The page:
The US is poised to exit the small club of countries with no paid parental leave

The gift of time.
The gift of time.
Image: Reuters/Flavio Lo Scalzo
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Joe Biden wants to change the script on paid parental leave in the US.

In his first joint address to Congress, on April 28, the US president laid out his plan for a national paid family and medical leave program that would finally make the US less of a global outlier in its policies to support working parents.

His $1.8 trillion American Families Plan would, among other things, give working parents paid time off, with at least two-thirds of their salary (or up to $4,000 a month) covered by federal payments.

“A lack of family-friendly policies, such as paid family and medical leave for when a worker need[s] time to care for a new child, a seriously ill family member, or recover from their own serious illness, has been identified as a key reason for the US decline in competitiveness,” the White House said in a fact sheet explaining the plan.

The family and medical leave program will cost an estimated $225 billion over 10 years, at the end of which new parents would be eligible for 12 weeks of paid leave.

The sorry state of US parental leave policies

As things stand, gender equity advocates and journalists commonly illustrate the sorry state of US parental leave policies by listing the nations around the world that do not mandate any federal paid leave at all for new parents: Lesotho, Liberia, Papua New Guinea, Swaziland, and the United States. Only one of these countries is considered high-income. It is, in fact, the largest economy in the world.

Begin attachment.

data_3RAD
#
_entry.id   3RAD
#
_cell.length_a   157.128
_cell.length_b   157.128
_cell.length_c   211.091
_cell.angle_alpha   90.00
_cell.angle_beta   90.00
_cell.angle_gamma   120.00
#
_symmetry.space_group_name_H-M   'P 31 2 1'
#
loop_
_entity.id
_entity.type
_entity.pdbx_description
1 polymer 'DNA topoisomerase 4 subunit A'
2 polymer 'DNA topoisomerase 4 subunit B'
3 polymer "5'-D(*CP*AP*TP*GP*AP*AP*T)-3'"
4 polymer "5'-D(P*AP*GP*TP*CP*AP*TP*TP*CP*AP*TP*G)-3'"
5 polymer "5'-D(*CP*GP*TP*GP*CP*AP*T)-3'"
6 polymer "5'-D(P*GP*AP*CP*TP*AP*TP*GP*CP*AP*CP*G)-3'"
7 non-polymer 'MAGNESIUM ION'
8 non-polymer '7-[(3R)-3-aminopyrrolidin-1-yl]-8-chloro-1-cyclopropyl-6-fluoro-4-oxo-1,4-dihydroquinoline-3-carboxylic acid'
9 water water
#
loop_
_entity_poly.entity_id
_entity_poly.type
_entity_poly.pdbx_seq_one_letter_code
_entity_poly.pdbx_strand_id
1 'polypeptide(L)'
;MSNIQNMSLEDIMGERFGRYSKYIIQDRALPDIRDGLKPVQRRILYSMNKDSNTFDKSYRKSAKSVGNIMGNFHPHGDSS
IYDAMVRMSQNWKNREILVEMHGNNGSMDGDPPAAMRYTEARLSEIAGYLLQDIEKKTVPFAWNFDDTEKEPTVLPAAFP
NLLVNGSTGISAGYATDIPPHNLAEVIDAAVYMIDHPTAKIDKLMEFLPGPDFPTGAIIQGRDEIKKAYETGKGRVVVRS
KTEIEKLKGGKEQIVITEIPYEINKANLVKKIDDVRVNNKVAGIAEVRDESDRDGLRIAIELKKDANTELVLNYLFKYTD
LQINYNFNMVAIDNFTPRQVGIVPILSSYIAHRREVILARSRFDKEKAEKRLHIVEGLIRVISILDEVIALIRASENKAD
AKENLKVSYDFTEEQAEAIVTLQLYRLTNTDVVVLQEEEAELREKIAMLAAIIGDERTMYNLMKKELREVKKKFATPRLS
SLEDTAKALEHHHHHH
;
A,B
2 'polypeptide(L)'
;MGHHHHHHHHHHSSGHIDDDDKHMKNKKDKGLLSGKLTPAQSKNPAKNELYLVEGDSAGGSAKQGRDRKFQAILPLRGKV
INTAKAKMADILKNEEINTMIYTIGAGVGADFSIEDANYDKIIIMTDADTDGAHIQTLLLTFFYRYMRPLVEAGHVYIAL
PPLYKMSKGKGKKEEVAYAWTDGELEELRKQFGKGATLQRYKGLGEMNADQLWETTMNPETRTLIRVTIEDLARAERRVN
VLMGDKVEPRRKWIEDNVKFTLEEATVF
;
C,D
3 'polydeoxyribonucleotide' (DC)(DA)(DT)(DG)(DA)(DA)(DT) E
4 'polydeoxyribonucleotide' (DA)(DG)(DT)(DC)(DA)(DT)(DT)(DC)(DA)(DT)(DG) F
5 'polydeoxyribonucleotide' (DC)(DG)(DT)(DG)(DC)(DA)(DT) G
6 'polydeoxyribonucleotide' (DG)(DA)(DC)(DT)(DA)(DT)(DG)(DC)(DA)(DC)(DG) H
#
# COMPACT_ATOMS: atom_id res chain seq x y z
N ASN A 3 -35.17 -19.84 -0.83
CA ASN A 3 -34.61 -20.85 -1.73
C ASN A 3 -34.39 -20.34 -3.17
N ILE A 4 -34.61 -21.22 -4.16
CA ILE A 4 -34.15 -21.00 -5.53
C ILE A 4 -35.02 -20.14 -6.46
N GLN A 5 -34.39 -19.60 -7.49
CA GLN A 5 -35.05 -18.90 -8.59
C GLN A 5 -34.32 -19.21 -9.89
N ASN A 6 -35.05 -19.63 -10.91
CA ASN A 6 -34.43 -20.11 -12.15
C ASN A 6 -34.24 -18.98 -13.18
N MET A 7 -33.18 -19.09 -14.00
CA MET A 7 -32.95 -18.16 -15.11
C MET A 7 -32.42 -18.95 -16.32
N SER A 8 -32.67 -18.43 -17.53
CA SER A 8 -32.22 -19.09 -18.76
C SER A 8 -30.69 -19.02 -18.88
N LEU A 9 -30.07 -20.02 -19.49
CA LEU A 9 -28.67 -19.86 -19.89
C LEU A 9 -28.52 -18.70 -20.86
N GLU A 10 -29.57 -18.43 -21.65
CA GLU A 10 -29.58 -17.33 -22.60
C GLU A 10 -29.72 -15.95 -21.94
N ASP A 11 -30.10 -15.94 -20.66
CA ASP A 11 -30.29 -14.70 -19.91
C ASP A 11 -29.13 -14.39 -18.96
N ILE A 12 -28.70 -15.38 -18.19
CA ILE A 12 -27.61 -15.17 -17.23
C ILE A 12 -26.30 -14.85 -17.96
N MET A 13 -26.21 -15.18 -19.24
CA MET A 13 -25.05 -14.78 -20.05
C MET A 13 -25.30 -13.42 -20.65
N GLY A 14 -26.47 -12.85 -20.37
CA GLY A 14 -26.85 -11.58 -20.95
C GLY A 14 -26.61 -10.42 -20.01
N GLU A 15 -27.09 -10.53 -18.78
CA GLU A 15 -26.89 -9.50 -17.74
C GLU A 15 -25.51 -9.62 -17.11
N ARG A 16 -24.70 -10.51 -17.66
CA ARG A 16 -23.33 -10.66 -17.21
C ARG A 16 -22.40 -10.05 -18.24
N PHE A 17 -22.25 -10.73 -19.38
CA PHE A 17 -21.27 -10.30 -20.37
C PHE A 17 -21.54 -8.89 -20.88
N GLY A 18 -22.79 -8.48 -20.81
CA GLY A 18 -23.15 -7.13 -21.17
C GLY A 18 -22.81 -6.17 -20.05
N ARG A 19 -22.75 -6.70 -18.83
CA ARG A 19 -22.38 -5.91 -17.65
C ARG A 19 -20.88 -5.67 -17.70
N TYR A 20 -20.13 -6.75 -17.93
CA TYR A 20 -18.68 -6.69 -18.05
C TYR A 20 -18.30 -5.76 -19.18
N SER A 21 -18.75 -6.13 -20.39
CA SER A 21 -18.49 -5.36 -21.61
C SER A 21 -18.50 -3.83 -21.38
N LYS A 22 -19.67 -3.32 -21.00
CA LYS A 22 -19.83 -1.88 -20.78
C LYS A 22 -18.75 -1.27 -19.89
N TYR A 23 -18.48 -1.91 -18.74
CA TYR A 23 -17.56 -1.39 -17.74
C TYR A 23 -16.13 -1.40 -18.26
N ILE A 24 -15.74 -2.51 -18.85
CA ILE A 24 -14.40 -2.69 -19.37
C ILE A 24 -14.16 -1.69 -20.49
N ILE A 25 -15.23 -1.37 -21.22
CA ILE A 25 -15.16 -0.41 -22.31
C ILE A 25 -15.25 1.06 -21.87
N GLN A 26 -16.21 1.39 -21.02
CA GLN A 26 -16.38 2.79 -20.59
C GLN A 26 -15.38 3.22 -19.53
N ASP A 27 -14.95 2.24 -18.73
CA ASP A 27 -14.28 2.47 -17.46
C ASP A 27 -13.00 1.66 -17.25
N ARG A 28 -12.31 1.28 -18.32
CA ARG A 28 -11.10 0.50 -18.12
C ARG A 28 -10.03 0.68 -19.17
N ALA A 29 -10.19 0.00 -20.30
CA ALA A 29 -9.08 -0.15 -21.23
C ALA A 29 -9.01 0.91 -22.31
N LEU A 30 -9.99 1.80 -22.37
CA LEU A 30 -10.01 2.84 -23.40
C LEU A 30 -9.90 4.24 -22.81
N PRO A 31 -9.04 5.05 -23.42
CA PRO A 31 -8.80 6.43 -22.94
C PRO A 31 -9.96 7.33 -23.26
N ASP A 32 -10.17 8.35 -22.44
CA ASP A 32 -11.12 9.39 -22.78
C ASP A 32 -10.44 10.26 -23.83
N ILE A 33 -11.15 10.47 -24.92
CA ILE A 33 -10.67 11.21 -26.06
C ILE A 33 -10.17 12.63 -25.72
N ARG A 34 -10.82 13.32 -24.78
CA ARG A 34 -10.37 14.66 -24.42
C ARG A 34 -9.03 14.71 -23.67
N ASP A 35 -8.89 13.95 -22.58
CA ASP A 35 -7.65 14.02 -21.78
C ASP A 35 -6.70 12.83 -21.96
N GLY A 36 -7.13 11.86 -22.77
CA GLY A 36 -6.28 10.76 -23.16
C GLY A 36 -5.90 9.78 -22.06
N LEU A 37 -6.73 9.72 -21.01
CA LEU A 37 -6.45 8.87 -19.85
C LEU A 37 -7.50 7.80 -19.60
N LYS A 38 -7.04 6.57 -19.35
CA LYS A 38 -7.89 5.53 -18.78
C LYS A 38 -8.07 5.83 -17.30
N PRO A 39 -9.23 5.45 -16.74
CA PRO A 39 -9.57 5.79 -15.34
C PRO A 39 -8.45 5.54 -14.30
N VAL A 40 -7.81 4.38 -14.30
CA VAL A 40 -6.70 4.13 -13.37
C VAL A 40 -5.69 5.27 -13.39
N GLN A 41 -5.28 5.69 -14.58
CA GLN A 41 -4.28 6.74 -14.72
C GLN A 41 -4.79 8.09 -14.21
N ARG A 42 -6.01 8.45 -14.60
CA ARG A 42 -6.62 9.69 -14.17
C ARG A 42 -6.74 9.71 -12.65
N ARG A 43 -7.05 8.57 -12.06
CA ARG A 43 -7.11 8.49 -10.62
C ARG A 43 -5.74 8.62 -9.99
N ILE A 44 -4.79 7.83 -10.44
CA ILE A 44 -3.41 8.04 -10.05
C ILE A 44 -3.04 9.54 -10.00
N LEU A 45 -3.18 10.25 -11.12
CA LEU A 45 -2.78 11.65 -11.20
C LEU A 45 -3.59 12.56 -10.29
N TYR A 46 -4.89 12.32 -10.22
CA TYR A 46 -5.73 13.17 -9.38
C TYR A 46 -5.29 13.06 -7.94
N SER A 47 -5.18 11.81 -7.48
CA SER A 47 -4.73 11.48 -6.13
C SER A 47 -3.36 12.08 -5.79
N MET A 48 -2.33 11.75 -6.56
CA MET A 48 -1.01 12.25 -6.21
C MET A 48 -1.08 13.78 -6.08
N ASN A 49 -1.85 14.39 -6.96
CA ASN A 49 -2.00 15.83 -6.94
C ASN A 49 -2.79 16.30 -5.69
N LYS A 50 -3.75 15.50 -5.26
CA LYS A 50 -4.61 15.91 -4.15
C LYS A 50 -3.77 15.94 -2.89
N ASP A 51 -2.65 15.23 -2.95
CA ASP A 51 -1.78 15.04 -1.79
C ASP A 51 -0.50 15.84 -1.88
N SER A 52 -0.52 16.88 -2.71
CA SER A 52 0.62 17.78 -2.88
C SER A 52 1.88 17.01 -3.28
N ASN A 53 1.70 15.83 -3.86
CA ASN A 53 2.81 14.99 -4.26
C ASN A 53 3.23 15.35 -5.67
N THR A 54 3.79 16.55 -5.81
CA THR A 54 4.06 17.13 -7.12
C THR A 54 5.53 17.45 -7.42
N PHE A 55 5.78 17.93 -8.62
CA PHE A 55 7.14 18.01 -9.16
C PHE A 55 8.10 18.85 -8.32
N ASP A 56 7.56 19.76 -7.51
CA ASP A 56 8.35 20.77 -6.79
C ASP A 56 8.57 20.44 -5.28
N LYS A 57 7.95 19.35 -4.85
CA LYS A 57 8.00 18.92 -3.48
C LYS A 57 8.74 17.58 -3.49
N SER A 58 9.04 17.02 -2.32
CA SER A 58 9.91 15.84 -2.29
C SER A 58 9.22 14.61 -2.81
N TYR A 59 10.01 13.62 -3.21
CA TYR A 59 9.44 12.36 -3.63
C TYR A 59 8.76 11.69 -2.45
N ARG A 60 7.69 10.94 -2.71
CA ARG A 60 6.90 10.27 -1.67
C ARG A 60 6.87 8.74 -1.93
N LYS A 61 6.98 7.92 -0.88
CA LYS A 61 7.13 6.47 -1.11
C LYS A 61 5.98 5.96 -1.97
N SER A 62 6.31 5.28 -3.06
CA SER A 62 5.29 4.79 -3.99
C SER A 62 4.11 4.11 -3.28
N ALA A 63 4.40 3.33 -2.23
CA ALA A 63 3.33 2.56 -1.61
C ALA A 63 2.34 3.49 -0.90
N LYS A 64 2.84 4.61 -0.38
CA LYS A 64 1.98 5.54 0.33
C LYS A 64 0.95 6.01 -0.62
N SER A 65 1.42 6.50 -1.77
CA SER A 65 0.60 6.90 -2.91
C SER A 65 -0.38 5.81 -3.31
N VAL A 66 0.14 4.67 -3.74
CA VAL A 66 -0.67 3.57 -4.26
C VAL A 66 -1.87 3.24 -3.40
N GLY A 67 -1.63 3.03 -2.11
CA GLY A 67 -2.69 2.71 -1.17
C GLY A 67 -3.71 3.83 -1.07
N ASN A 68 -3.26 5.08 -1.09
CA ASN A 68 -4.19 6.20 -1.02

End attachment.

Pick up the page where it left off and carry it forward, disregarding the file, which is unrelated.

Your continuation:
A handful of US states have enacted paid parental leave laws, but the federal government has made the same support available only to federal employees, while people at private-sector companies with more than 50 employees can take unpaid time away from work without the risk of losing their jobs.

The private sector has stepped in—sort of

Companies have the option of creating maternity or parental benefits, but only about 25% of private-sector firms do. Meanwhile, parents who work at those firms tend to be higher earners, and are more likely to have the option of staying home to care for a new child without having to worry about running out of money to pay for groceries or household bills. It’s a stark example of US inequality that irked Meghan McCain, a staunch Republican who favors small government, enough to call for a federal paid maternity leave bill after her own post-maternity leave political awakening.

Biden’s plan would undoubtedly be an improvement on what exists now for most Americans: nothing. It ought to be seen as a win for gender equity—paid parental leave keeps women in the workforce—and a boon for the health and welfare of parents and newborns.

However, compared to other rich countries, the proposed scheme still comes up short. In the UK, parental leave can total 41 weeks. In Sweden, it can add up to just more than 68 weeks, or 480 days, with pay at 78% of earnings. Just north of the US border, Canada offers up to 61 weeks of paid parental leave on an extended benefits plan.

Here’s a look at paid maternity leave in OECD countries using 2019 data. In many places, additional parental leave (available for parents to share after the birth or adoption of a child) makes the total time that a parent can claim much longer. Workers might also be able to add job-protected unpaid time off.